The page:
Results and discussion
As expected from previous works [10, 11], the non-metallic PS particles lead to increased NSOM transmission (lower extinction) at any wavelength. While such a negative ΔO DNSOM is also found for the Ag NPs at 635 and 785 nm, one observes in this case a contrast inversion towards smaller wavelengths with an extinction peak around 500 nm. This effect has been found to be due to the SPR of the Ag NPs [8, 9, 12], where the zero crossing (ΔO DNSOM=0) is located at the resonance. The position of contrast inversion cannot be extracted exactly from our experimental data but is apparently located at a wavelength of approximately 550 nm or larger. This means that the SPR obtained from the NSOM data is clearly deviating from the maximum extinction at approximately 475 nm wavelength measured in the conventional spectrum (shown in the lower panel of Figure 2). It is expected that the conductive probe tip causes a red shift of the SPR resonance compared to the far-field spectra due to near-field coupling effects , although we had a rather large distance of approximately 40 nm between the NPs and the tip due to the AlOx layer. The far-field peak position (lower panel of Figure 2) agrees well with our simulations with the finite element method  predicting an SPR at 470 nm for the refractive index (n≈1.66) of the ALD-generated AlOx layers. The band shape of the conventional spectrum is not clearly Lorentzian-like but exhibits some degree of inhomogeneous broadening, which might be caused by a distribution of NPs of different sizes or, possibly, some particle agglomerates also. In fact, a size distribution was visible in some of the topographic images. However, for this study, we restricted the NSOM scans to single NPs with a size of approximately 40 nm.
Trying to localize such an individual reshaped NP, we have conducted polarization-resolved NSOM scans. The optical path from the excitation laser to the NSOM cantilever is polarization maintaining, and the polarization of the incident light is maintained also in the near-field region of the probe tip . Considering the above-discussed red shift in NSOM imaging, we can estimate the short-axis SPR to occur slightly below 550 nm and the long-axis SPR at 675 nm or above. Therefore, we chose the wavelength of 635 nm for pertinent NSOM scans. There, we are measuring at the long-wavelength side of the SPR using light polarized parallel to the short axis of the NP, whereas polarization along the long axis of the NP refers to the short-wavelength side, i.e., one expects a switch from local signal intensity increase to decrease upon 90° polarization rotation in the case of reshaped NPs.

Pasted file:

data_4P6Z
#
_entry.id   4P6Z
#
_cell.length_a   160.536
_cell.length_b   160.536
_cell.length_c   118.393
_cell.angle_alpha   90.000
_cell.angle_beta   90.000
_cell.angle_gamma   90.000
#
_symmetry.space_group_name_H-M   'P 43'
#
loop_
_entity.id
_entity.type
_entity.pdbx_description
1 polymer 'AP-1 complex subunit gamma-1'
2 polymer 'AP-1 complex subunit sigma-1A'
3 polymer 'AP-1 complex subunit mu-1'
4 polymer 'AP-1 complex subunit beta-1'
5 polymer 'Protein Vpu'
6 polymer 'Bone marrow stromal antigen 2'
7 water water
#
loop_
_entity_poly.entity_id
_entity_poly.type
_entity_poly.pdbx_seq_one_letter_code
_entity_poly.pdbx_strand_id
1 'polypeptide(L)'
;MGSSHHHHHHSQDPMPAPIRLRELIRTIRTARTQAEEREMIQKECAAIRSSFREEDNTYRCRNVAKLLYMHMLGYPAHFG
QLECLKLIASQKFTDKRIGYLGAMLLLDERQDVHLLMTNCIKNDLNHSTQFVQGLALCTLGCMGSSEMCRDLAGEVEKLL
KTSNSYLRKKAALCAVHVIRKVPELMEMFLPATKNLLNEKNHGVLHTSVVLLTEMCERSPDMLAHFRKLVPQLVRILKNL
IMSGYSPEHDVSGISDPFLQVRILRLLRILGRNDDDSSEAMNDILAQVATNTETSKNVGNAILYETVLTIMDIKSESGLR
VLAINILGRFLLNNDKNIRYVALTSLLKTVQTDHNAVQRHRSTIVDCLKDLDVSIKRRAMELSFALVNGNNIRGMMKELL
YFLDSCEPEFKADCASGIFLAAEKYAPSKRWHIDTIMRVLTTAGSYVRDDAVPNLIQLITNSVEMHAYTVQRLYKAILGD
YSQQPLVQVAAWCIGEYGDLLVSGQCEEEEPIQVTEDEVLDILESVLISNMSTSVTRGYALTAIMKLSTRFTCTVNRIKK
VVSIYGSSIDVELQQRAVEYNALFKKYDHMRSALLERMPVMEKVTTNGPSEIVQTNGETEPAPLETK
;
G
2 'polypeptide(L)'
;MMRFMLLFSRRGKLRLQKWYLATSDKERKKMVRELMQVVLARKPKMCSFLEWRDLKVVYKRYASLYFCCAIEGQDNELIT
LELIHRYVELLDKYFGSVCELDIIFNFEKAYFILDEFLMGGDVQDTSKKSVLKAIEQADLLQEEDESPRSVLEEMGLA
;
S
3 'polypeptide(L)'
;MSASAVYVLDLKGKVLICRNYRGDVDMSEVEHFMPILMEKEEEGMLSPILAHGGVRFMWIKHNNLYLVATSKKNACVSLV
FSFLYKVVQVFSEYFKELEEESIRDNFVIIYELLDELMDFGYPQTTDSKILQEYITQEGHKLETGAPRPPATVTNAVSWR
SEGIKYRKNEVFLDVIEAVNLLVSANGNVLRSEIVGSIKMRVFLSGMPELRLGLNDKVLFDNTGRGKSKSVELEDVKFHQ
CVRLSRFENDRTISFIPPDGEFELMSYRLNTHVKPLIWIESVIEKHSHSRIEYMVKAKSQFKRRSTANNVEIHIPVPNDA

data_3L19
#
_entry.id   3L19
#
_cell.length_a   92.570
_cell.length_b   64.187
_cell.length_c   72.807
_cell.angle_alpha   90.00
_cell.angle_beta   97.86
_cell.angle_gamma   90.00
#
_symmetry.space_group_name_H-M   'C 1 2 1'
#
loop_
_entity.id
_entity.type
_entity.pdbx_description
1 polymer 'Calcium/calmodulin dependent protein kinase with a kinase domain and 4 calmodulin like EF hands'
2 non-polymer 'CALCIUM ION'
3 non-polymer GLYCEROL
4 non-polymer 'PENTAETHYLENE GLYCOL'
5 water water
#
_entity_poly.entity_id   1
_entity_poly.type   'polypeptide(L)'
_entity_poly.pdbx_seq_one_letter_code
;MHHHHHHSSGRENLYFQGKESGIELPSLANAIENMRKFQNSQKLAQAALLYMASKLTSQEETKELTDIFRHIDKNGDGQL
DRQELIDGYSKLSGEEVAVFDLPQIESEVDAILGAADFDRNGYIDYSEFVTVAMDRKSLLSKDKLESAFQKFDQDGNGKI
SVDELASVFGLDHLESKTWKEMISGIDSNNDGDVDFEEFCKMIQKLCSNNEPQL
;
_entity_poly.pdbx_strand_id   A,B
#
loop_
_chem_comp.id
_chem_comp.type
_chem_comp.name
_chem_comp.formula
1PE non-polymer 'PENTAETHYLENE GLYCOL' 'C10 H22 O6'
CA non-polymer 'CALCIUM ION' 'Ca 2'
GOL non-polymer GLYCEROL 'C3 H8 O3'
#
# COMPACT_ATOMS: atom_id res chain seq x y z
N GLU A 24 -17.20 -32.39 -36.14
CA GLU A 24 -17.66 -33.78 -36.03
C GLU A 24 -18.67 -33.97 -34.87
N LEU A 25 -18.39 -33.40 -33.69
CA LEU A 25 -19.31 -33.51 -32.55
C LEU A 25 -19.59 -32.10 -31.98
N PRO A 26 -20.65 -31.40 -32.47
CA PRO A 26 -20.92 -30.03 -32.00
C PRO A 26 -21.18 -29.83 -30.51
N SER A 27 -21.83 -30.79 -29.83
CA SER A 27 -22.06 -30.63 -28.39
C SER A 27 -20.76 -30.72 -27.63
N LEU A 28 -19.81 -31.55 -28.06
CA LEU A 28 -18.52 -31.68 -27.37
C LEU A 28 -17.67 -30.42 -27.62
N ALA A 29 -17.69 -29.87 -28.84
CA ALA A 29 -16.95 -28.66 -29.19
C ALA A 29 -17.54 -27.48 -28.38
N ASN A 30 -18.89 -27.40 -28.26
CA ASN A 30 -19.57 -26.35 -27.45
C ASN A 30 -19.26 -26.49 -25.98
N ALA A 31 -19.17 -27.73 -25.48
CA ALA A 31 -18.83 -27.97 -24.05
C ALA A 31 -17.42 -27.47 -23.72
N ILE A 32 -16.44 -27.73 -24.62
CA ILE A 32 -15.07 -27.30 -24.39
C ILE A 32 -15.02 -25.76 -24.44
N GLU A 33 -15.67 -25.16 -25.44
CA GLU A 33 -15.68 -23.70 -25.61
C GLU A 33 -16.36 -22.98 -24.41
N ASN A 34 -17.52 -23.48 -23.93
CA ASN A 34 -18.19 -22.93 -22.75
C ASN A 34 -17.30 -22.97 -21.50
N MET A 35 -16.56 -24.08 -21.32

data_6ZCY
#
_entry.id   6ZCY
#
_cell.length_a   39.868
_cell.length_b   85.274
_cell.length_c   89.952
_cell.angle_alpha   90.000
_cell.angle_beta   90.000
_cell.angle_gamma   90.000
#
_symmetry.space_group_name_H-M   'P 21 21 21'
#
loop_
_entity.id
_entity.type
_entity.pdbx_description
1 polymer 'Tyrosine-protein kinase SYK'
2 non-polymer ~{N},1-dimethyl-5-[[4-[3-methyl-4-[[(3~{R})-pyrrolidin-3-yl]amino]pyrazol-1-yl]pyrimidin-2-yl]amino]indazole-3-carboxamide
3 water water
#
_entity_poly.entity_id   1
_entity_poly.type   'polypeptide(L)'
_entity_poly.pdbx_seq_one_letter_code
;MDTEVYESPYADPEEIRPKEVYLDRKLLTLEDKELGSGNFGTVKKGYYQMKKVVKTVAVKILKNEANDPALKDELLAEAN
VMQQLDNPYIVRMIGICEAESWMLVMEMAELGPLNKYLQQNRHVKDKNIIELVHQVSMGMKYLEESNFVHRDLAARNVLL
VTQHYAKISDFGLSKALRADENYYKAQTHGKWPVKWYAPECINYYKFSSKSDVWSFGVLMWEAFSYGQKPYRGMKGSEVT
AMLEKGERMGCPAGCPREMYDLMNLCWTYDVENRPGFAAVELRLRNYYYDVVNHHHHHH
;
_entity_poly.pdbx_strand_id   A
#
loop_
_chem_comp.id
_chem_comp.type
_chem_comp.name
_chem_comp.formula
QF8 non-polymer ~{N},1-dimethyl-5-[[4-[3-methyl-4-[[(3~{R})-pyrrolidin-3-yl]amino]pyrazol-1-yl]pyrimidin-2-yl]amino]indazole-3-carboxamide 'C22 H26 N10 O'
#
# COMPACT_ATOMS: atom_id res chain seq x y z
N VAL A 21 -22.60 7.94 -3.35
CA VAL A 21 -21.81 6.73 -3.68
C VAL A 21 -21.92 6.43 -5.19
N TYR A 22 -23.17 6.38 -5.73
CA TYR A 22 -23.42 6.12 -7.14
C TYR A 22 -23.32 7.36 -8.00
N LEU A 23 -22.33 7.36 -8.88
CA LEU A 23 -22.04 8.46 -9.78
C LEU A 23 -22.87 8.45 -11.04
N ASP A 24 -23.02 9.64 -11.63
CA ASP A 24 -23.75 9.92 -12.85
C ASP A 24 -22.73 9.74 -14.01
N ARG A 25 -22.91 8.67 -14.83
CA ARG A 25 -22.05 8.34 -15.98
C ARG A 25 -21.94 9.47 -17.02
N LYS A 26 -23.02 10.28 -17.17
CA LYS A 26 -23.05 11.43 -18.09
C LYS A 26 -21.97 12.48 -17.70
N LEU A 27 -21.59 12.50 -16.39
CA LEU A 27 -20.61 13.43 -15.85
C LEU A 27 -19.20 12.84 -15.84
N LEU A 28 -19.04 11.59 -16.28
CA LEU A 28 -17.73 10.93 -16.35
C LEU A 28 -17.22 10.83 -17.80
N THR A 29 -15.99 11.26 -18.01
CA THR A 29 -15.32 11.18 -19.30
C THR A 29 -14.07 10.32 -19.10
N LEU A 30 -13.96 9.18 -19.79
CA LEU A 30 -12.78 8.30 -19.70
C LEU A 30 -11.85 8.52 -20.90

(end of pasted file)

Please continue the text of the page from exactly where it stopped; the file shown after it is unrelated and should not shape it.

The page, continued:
In conclusion, we were able to show evidence for the spheroidal NP shapes after femtosecond irradiation by conventional spectroscopy and NSOM measurements. We further demonstrated the capabilities of polarization-resolved NSOM scans for detecting individual reshaped metallic nanoparticles, thus making it an excellent tool for a future in-depth analysis of the optical properties of single non-spherical NPs in dielectric matrices. In particular, we are planning to use femtosecond-laser-generated supercontinuum light for excitation in NSOM measurements to obtain spectrally resolved near-field images, promising to yield the complete spectral behavior of the NSOM signal around the plasmon resonance. On the theoretical side, numerical simulations of the near-field setup, including the metallic tip and its resonance shifting effects, are intended. The fact that only a small percentage of the particles are shape-transformed (also observed in other samples ) will also be a key issue of future investigations. The combination of femtosecond laser reshaping and polarization-resolved NSOM detection of single NPs also paves a possible route to a novel all-optical data storage technique with unprecedented storage density.
a This signal cannot be directly compared to classical far-field transmission since field enhancement on the NSOM tip and NP, as well as refractive index effects due to the bulge of the matrix around the NP, contribute to it.